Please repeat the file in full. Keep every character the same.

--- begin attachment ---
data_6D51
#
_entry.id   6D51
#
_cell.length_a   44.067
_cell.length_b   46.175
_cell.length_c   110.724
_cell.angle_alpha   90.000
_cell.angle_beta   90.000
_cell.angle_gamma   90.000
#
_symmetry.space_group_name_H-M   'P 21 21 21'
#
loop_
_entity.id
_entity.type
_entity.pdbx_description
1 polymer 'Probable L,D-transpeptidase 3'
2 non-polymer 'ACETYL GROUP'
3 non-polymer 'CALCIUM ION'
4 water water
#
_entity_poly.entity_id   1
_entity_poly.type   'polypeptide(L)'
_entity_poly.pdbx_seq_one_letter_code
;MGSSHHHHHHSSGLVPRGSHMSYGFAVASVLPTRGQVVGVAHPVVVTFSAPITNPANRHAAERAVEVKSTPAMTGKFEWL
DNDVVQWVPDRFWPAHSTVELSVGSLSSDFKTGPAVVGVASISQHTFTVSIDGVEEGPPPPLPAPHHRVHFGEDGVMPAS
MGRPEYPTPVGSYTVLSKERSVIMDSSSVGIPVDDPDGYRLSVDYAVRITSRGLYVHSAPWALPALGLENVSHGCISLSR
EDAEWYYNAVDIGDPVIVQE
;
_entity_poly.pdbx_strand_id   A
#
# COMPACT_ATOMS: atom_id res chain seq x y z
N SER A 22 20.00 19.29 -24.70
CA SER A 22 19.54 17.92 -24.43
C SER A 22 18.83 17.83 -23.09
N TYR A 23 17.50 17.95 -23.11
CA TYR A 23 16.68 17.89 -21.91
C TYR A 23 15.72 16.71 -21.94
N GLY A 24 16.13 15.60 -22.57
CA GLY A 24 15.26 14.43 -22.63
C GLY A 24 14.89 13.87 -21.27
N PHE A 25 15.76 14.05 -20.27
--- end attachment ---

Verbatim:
data_6D51
#
_entry.id   6D51
#
_cell.length_a   44.067
_cell.length_b   46.175
_cell.length_c   110.724
_cell.angle_alpha   90.000
_cell.angle_beta   90.000
_cell.angle_gamma   90.000
#
_symmetry.space_group_name_H-M   'P 21 21 21'
#
loop_
_entity.id
_entity.type
_entity.pdbx_description
1 polymer 'Probable L,D-transpeptidase 3'
2 non-polymer 'ACETYL GROUP'
3 non-polymer 'CALCIUM ION'
4 water water
#
_entity_poly.entity_id   1
_entity_poly.type   'polypeptide(L)'
_entity_poly.pdbx_seq_one_letter_code
;MGSSHHHHHHSSGLVPRGSHMSYGFAVASVLPTRGQVVGVAHPVVVTFSAPITNPANRHAAERAVEVKSTPAMTGKFEWL
DNDVVQWVPDRFWPAHSTVELSVGSLSSDFKTGPAVVGVASISQHTFTVSIDGVEEGPPPPLPAPHHRVHFGEDGVMPAS
MGRPEYPTPVGSYTVLSKERSVIMDSSSVGIPVDDPDGYRLSVDYAVRITSRGLYVHSAPWALPALGLENVSHGCISLSR
EDAEWYYNAVDIGDPVIVQE
;
_entity_poly.pdbx_strand_id   A
#
# COMPACT_ATOMS: atom_id res chain seq x y z
N SER A 22 20.00 19.29 -24.70
CA SER A 22 19.54 17.92 -24.43
C SER A 22 18.83 17.83 -23.09
N TYR A 23 17.50 17.95 -23.11
CA TYR A 23 16.68 17.89 -21.91
C TYR A 23 15.72 16.71 -21.94
N GLY A 24 16.13 15.60 -22.57
CA GLY A 24 15.26 14.43 -22.63
C GLY A 24 14.89 13.87 -21.27
N PHE A 25 15.76 14.05 -20.27